A Montana county’s battle shows how faith in public learning and public space is fraying.
By E. Tammy Kim, April 20, 2023
Every public library is an exception. The world outside is costly and cordoned off, but here no one is charged, and no one is turned away. People browse for books and go online. They learn English, meet with friends, dawdle, nap, and play. For children, the public library is a place to build an inner life, unencumbered by grownups. Story time is an invitation to that experience. A librarian reads a book aloud to a huddle of kids seated cross-legged on the floor.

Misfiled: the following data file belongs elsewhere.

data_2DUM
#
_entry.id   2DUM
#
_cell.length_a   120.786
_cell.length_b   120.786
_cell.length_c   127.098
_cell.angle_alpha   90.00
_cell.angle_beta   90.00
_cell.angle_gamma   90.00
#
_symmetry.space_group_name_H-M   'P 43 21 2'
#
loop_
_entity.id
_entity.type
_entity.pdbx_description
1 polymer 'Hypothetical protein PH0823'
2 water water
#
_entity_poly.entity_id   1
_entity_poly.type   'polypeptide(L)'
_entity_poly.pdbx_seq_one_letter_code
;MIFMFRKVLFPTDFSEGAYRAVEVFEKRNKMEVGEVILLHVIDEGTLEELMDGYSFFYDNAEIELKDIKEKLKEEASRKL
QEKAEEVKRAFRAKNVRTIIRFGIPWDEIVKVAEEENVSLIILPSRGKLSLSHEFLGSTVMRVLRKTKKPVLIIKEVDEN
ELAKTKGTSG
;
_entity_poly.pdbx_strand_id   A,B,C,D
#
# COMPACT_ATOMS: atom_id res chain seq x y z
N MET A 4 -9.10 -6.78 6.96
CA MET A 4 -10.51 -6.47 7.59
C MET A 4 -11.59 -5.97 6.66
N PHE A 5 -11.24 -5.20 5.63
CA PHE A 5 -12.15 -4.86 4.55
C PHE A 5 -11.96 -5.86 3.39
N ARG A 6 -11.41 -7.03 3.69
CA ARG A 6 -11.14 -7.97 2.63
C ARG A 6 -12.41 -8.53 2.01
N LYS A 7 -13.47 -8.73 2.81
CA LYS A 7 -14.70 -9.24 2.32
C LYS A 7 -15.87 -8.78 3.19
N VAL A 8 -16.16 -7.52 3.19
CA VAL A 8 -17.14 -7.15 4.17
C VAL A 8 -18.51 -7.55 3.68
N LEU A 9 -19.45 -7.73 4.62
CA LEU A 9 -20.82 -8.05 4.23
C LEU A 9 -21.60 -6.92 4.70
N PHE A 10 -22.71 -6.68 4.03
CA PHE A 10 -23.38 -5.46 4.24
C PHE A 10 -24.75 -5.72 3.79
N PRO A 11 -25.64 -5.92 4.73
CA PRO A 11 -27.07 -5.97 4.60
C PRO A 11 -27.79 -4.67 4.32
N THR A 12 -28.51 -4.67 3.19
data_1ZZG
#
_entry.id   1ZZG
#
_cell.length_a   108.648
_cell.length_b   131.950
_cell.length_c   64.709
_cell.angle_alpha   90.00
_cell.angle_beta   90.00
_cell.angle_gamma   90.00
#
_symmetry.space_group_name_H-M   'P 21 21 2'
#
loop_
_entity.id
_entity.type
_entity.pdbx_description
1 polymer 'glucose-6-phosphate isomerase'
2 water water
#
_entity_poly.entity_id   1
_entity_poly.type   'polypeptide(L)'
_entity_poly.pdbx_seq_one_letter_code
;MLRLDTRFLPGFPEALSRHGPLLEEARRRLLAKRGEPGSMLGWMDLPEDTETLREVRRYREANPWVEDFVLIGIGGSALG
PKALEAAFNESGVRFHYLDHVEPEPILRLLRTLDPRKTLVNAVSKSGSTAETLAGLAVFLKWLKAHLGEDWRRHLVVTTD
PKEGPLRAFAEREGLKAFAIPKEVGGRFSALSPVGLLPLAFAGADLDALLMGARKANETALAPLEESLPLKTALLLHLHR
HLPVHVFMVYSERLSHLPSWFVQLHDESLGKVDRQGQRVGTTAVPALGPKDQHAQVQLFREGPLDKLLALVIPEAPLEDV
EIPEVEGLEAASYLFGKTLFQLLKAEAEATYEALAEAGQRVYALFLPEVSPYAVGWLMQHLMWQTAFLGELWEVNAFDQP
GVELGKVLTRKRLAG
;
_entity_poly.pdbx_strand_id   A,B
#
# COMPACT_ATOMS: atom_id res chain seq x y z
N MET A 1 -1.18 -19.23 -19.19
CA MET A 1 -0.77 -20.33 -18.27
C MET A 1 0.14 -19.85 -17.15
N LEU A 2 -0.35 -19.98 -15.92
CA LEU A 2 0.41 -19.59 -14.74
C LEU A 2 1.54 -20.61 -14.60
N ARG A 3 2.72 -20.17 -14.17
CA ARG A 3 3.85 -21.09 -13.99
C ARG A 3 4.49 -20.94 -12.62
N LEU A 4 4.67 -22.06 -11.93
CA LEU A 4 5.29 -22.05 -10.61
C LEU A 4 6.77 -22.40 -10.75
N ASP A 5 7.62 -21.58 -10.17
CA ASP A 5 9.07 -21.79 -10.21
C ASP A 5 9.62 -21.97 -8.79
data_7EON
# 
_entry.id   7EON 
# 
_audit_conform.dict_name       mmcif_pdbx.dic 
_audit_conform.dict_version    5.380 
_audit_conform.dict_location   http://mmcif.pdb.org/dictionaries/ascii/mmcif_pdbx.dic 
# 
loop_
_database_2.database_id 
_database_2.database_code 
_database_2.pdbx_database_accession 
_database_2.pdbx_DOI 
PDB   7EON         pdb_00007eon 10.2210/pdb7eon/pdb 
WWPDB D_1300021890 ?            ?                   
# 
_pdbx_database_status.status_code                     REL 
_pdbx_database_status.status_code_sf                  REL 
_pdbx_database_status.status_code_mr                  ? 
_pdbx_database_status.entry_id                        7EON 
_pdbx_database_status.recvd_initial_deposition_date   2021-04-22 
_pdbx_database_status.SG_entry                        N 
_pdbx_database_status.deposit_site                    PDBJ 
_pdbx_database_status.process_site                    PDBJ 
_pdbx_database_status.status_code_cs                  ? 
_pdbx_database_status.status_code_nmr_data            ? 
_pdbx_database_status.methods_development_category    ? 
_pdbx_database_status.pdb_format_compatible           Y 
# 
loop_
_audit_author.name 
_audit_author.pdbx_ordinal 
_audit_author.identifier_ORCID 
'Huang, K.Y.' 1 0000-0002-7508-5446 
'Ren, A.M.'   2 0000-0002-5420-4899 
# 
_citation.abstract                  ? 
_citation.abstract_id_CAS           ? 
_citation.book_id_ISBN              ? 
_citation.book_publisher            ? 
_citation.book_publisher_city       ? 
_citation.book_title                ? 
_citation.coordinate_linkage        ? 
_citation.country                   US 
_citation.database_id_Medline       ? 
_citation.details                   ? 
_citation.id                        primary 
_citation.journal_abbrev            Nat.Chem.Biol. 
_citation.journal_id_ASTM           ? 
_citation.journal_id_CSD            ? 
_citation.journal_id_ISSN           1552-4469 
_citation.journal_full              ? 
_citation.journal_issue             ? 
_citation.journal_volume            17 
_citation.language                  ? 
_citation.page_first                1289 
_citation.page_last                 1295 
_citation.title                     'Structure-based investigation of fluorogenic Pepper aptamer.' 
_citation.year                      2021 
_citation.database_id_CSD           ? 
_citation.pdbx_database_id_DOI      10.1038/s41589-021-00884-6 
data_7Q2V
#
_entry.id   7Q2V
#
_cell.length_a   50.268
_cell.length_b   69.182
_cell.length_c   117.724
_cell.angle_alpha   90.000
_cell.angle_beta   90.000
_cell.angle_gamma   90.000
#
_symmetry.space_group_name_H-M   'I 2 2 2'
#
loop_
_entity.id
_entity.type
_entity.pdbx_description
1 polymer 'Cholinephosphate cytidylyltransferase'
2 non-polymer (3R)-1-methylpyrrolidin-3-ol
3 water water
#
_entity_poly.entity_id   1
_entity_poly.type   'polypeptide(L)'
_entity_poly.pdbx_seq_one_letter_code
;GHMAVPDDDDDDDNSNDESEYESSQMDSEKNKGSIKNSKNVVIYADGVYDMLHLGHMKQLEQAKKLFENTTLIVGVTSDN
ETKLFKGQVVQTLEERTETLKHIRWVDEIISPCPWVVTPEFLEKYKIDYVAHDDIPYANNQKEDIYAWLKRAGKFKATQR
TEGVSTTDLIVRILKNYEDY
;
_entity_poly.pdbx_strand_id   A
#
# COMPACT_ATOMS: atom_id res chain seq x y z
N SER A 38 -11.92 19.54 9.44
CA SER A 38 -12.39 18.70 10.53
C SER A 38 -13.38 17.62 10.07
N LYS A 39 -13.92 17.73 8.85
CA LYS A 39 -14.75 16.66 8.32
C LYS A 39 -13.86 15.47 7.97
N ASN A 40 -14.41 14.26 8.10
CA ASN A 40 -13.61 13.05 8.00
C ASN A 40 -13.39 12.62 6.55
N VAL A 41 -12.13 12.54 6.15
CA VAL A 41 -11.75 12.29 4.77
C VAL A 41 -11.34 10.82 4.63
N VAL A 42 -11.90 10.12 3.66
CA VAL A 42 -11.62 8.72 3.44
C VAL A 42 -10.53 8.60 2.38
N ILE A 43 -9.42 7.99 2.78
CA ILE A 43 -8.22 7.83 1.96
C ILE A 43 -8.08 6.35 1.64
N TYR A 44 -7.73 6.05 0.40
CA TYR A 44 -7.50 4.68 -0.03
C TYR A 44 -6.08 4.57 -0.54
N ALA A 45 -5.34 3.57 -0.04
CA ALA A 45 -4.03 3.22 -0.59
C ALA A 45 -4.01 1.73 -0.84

It’s part early-literacy tool, part theatre, and looks basically the same wherever it happens. The public libraries in Flathead County, Montana, a region of mountainous beauty bordering Canada and Glacier National Park, offer seven story times per week, for babies on up. Three scattered branch locations—in Kalispell, Columbia Falls, and Bigfork—serve a population of a hundred and eleven thousand people, spread out over five thousand rugged square miles.
When the Culture Wars Come for the Public Library | The New Yorker